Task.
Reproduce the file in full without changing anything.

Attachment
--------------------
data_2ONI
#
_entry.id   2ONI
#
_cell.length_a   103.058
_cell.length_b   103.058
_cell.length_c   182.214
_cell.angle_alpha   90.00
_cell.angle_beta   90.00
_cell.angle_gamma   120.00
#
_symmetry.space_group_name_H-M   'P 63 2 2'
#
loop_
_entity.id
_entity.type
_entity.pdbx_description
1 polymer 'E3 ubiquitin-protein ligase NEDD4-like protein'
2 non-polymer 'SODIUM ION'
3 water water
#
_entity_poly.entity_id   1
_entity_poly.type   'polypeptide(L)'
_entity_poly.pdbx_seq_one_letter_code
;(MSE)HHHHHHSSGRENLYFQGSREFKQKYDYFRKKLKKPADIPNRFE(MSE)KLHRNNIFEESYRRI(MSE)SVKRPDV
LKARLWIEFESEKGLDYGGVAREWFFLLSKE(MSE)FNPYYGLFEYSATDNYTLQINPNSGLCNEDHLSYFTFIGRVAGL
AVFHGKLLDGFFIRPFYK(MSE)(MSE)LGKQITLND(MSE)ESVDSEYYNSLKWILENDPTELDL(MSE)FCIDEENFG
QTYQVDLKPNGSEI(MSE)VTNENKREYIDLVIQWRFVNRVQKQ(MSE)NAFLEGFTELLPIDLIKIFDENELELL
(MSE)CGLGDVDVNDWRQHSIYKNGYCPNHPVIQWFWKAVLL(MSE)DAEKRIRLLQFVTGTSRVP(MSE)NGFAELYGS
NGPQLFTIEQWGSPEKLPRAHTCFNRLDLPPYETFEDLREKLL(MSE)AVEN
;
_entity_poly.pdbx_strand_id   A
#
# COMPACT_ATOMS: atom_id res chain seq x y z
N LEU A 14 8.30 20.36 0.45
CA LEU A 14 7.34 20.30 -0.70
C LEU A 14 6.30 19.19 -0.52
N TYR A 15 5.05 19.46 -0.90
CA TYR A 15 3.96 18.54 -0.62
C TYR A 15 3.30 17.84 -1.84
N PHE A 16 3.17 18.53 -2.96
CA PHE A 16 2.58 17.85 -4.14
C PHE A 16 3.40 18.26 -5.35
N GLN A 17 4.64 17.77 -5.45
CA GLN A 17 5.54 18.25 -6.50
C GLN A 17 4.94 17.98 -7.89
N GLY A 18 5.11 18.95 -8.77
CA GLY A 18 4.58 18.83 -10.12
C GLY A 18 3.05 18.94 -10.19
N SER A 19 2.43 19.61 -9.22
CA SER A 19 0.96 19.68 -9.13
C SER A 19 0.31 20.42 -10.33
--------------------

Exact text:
data_2ONI
#
_entry.id   2ONI
#
_cell.length_a   103.058
_cell.length_b   103.058
_cell.length_c   182.214
_cell.angle_alpha   90.00
_cell.angle_beta   90.00
_cell.angle_gamma   120.00
#
_symmetry.space_group_name_H-M   'P 63 2 2'
#
loop_
_entity.id
_entity.type
_entity.pdbx_description
1 polymer 'E3 ubiquitin-protein ligase NEDD4-like protein'
2 non-polymer 'SODIUM ION'
3 water water
#
_entity_poly.entity_id   1
_entity_poly.type   'polypeptide(L)'
_entity_poly.pdbx_seq_one_letter_code
;(MSE)HHHHHHSSGRENLYFQGSREFKQKYDYFRKKLKKPADIPNRFE(MSE)KLHRNNIFEESYRRI(MSE)SVKRPDV
LKARLWIEFESEKGLDYGGVAREWFFLLSKE(MSE)FNPYYGLFEYSATDNYTLQINPNSGLCNEDHLSYFTFIGRVAGL
AVFHGKLLDGFFIRPFYK(MSE)(MSE)LGKQITLND(MSE)ESVDSEYYNSLKWILENDPTELDL(MSE)FCIDEENFG
QTYQVDLKPNGSEI(MSE)VTNENKREYIDLVIQWRFVNRVQKQ(MSE)NAFLEGFTELLPIDLIKIFDENELELL
(MSE)CGLGDVDVNDWRQHSIYKNGYCPNHPVIQWFWKAVLL(MSE)DAEKRIRLLQFVTGTSRVP(MSE)NGFAELYGS
NGPQLFTIEQWGSPEKLPRAHTCFNRLDLPPYETFEDLREKLL(MSE)AVEN
;
_entity_poly.pdbx_strand_id   A
#
# COMPACT_ATOMS: atom_id res chain seq x y z
N LEU A 14 8.30 20.36 0.45
CA LEU A 14 7.34 20.30 -0.70
C LEU A 14 6.30 19.19 -0.52
N TYR A 15 5.05 19.46 -0.90
CA TYR A 15 3.96 18.54 -0.62
C TYR A 15 3.30 17.84 -1.84
N PHE A 16 3.17 18.53 -2.96
CA PHE A 16 2.58 17.85 -4.14
C PHE A 16 3.40 18.26 -5.35
N GLN A 17 4.64 17.77 -5.45
CA GLN A 17 5.54 18.25 -6.50
C GLN A 17 4.94 17.98 -7.89
N GLY A 18 5.11 18.95 -8.77
CA GLY A 18 4.58 18.83 -10.12
C GLY A 18 3.05 18.94 -10.19
N SER A 19 2.43 19.61 -9.22
CA SER A 19 0.96 19.68 -9.13
C SER A 19 0.31 20.42 -10.33